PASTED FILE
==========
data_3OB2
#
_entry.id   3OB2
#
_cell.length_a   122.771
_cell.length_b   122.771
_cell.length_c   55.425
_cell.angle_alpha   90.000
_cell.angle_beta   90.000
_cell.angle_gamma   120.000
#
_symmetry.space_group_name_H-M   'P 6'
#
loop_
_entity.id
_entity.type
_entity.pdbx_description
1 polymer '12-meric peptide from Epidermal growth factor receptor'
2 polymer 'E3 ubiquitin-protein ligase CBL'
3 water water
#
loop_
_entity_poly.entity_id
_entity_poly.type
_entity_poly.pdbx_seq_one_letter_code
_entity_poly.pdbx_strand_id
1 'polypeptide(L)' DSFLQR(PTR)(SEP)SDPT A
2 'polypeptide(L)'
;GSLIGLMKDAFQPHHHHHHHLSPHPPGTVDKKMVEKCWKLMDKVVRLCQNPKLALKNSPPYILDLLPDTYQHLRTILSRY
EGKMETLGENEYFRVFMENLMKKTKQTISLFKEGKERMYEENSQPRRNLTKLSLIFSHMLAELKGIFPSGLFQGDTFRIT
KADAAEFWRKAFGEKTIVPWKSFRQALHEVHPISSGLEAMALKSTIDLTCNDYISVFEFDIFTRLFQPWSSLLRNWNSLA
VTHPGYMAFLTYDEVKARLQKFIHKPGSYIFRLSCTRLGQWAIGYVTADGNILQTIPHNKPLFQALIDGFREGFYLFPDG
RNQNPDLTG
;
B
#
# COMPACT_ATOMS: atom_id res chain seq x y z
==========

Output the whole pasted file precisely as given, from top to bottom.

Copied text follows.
data_3OB2
#
_entry.id   3OB2
#
_cell.length_a   122.771
_cell.length_b   122.771
_cell.length_c   55.425
_cell.angle_alpha   90.000
_cell.angle_beta   90.000
_cell.angle_gamma   120.000
#
_symmetry.space_group_name_H-M   'P 6'
#
loop_
_entity.id
_entity.type
_entity.pdbx_description
1 polymer '12-meric peptide from Epidermal growth factor receptor'
2 polymer 'E3 ubiquitin-protein ligase CBL'
3 water water
#
loop_
_entity_poly.entity_id
_entity_poly.type
_entity_poly.pdbx_seq_one_letter_code
_entity_poly.pdbx_strand_id
1 'polypeptide(L)' DSFLQR(PTR)(SEP)SDPT A
2 'polypeptide(L)'
;GSLIGLMKDAFQPHHHHHHHLSPHPPGTVDKKMVEKCWKLMDKVVRLCQNPKLALKNSPPYILDLLPDTYQHLRTILSRY
EGKMETLGENEYFRVFMENLMKKTKQTISLFKEGKERMYEENSQPRRNLTKLSLIFSHMLAELKGIFPSGLFQGDTFRIT
KADAAEFWRKAFGEKTIVPWKSFRQALHEVHPISSGLEAMALKSTIDLTCNDYISVFEFDIFTRLFQPWSSLLRNWNSLA
VTHPGYMAFLTYDEVKARLQKFIHKPGSYIFRLSCTRLGQWAIGYVTADGNILQTIPHNKPLFQALIDGFREGFYLFPDG
RNQNPDLTG
;
B
#
# COMPACT_ATOMS: atom_id res chain seq x y z